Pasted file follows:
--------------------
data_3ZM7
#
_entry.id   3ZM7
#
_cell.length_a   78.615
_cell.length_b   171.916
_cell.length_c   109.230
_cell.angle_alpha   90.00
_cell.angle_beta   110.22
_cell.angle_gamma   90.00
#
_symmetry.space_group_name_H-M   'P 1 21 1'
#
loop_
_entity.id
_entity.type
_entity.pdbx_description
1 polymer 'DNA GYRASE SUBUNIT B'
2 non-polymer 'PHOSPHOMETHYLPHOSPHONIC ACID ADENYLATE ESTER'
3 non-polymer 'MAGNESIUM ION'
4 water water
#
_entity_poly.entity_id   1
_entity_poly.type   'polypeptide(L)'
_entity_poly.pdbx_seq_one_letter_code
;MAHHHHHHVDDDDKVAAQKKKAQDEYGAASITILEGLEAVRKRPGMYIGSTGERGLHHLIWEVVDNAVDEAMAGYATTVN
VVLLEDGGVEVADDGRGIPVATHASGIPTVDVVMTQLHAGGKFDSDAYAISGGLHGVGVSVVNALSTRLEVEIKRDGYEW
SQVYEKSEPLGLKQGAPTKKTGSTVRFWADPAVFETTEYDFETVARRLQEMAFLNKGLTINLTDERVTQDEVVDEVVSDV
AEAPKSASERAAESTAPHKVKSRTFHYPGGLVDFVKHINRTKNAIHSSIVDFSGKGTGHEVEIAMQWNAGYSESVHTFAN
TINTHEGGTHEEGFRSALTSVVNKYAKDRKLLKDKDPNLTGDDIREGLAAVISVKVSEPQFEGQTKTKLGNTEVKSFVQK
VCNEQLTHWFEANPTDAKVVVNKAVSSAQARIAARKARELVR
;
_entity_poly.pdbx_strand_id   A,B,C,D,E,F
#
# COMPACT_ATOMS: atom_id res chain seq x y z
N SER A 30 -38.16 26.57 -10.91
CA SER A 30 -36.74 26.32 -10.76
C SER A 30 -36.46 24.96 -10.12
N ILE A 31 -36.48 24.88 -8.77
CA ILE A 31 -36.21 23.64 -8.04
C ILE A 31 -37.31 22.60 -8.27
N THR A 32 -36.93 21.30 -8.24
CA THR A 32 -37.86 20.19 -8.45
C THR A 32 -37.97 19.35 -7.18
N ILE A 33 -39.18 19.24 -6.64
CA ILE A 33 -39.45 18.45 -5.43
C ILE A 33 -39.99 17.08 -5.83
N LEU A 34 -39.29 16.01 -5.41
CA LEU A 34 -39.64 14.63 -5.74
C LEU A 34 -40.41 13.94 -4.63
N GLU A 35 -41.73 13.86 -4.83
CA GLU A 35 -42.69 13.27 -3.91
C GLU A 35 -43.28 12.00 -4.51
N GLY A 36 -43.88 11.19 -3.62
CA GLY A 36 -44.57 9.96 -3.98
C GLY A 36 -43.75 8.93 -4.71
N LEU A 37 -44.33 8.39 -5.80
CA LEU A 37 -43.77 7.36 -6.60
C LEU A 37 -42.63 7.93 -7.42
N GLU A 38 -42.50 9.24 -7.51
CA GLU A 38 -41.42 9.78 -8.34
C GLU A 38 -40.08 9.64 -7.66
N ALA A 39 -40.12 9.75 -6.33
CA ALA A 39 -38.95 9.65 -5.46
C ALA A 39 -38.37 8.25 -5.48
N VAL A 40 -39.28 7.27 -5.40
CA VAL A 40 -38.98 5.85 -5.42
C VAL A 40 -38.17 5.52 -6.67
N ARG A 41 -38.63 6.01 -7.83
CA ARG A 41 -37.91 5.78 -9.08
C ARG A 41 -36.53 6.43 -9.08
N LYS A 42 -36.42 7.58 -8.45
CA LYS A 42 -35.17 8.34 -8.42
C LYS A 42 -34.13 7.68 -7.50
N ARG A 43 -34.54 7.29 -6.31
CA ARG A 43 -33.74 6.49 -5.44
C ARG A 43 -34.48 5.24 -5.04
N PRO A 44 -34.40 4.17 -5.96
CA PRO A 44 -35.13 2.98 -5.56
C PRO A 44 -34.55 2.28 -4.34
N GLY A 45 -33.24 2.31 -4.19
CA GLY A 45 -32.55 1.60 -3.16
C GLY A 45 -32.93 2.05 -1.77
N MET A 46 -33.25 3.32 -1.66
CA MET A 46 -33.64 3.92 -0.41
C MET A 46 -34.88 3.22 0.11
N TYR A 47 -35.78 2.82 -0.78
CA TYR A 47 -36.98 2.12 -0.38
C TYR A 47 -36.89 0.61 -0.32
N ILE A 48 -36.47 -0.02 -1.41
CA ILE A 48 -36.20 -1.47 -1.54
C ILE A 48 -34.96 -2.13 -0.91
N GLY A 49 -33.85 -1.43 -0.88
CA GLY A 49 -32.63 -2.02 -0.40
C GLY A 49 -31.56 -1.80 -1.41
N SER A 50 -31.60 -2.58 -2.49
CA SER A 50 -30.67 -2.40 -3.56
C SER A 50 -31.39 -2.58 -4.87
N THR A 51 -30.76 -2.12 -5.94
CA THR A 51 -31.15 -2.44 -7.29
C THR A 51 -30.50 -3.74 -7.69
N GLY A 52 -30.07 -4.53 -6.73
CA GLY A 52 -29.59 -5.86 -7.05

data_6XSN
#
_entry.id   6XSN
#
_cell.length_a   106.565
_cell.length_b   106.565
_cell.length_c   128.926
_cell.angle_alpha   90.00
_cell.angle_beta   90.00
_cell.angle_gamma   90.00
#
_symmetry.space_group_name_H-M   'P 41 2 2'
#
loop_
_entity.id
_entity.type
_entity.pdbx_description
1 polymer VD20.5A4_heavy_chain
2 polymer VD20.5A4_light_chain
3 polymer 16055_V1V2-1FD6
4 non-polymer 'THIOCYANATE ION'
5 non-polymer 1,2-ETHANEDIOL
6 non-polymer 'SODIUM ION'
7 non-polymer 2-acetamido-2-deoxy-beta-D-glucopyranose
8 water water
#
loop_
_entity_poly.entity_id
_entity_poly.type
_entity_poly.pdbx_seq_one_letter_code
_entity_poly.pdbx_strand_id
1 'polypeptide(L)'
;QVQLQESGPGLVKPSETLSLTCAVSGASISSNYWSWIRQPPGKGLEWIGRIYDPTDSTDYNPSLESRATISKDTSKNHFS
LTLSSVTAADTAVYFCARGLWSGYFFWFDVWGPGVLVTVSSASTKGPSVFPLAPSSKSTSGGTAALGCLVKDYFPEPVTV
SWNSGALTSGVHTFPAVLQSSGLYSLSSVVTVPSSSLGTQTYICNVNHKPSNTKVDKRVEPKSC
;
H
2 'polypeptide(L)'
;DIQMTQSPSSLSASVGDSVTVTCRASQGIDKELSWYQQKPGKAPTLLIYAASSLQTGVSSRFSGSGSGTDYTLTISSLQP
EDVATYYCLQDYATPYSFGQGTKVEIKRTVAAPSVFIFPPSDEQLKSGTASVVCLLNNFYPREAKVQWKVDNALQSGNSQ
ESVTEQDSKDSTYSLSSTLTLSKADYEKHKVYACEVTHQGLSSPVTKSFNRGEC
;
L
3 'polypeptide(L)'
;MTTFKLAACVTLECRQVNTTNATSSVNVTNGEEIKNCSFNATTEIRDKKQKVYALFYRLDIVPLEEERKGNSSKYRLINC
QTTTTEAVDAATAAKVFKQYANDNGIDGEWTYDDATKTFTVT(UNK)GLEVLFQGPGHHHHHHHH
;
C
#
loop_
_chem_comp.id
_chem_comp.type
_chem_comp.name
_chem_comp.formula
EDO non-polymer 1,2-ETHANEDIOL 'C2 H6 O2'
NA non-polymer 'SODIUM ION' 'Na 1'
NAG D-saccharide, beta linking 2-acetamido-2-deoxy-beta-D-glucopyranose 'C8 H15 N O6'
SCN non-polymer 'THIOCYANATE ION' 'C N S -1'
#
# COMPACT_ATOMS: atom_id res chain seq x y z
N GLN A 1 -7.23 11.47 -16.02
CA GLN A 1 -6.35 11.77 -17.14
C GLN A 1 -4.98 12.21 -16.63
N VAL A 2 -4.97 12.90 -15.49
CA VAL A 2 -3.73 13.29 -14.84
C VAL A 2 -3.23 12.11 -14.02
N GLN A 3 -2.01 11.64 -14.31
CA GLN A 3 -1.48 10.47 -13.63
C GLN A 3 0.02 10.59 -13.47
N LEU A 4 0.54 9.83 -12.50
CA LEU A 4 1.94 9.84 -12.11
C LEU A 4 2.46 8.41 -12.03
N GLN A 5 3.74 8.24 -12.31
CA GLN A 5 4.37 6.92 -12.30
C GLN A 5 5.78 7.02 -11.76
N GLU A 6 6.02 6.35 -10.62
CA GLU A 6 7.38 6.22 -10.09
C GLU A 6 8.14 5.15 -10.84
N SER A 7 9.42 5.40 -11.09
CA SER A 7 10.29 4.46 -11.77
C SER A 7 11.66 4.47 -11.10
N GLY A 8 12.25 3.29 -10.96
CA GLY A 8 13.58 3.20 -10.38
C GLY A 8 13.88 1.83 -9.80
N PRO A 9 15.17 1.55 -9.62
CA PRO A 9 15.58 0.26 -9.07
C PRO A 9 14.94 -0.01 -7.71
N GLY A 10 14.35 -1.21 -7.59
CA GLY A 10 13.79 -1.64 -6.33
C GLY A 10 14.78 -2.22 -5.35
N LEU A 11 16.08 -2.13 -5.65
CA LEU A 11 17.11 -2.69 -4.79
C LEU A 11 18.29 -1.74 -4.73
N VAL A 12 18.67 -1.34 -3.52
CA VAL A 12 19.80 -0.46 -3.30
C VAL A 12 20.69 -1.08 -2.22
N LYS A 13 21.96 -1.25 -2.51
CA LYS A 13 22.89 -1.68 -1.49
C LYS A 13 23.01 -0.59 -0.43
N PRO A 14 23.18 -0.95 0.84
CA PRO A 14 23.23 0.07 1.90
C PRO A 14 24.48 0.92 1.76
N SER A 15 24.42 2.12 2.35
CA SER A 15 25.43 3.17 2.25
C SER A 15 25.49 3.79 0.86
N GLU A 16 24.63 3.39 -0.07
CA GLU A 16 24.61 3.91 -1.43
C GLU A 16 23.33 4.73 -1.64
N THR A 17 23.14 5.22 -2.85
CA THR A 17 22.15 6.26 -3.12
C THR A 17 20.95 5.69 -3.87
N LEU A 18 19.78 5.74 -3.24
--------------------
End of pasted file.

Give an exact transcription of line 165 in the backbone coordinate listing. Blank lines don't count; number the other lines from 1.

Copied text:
CA GLN A 1 -6.35 11.77 -17.14